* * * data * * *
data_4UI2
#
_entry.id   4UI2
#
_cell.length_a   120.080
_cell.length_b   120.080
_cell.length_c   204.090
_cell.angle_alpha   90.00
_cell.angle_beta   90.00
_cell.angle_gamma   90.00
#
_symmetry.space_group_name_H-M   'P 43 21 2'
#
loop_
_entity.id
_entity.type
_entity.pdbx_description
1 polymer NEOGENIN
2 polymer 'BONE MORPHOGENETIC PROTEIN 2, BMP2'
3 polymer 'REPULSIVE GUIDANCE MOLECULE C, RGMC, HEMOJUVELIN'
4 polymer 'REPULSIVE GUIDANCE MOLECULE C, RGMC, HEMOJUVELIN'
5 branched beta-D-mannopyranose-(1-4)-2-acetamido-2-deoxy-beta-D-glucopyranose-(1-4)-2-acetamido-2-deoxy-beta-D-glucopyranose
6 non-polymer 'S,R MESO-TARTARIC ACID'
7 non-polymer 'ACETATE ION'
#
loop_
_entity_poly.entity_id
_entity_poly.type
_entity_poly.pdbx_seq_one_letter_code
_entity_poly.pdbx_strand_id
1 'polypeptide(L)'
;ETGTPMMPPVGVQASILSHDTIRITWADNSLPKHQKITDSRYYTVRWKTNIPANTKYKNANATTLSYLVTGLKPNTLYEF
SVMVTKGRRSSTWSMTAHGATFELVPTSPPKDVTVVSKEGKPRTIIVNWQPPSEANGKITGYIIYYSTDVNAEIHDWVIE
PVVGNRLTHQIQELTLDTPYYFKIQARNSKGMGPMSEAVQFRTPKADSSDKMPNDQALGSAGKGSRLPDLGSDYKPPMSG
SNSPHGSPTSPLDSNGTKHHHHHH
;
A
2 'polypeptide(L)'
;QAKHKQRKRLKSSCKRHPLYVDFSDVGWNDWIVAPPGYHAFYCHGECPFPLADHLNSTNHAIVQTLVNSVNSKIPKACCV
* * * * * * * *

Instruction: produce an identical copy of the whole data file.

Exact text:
data_4UI2
#
_entry.id   4UI2
#
_cell.length_a   120.080
_cell.length_b   120.080
_cell.length_c   204.090
_cell.angle_alpha   90.00
_cell.angle_beta   90.00
_cell.angle_gamma   90.00
#
_symmetry.space_group_name_H-M   'P 43 21 2'
#
loop_
_entity.id
_entity.type
_entity.pdbx_description
1 polymer NEOGENIN
2 polymer 'BONE MORPHOGENETIC PROTEIN 2, BMP2'
3 polymer 'REPULSIVE GUIDANCE MOLECULE C, RGMC, HEMOJUVELIN'
4 polymer 'REPULSIVE GUIDANCE MOLECULE C, RGMC, HEMOJUVELIN'
5 branched beta-D-mannopyranose-(1-4)-2-acetamido-2-deoxy-beta-D-glucopyranose-(1-4)-2-acetamido-2-deoxy-beta-D-glucopyranose
6 non-polymer 'S,R MESO-TARTARIC ACID'
7 non-polymer 'ACETATE ION'
#
loop_
_entity_poly.entity_id
_entity_poly.type
_entity_poly.pdbx_seq_one_letter_code
_entity_poly.pdbx_strand_id
1 'polypeptide(L)'
;ETGTPMMPPVGVQASILSHDTIRITWADNSLPKHQKITDSRYYTVRWKTNIPANTKYKNANATTLSYLVTGLKPNTLYEF
SVMVTKGRRSSTWSMTAHGATFELVPTSPPKDVTVVSKEGKPRTIIVNWQPPSEANGKITGYIIYYSTDVNAEIHDWVIE
PVVGNRLTHQIQELTLDTPYYFKIQARNSKGMGPMSEAVQFRTPKADSSDKMPNDQALGSAGKGSRLPDLGSDYKPPMSG
SNSPHGSPTSPLDSNGTKHHHHHH
;
A
2 'polypeptide(L)'
;QAKHKQRKRLKSSCKRHPLYVDFSDVGWNDWIVAPPGYHAFYCHGECPFPLADHLNSTNHAIVQTLVNSVNSKIPKACCV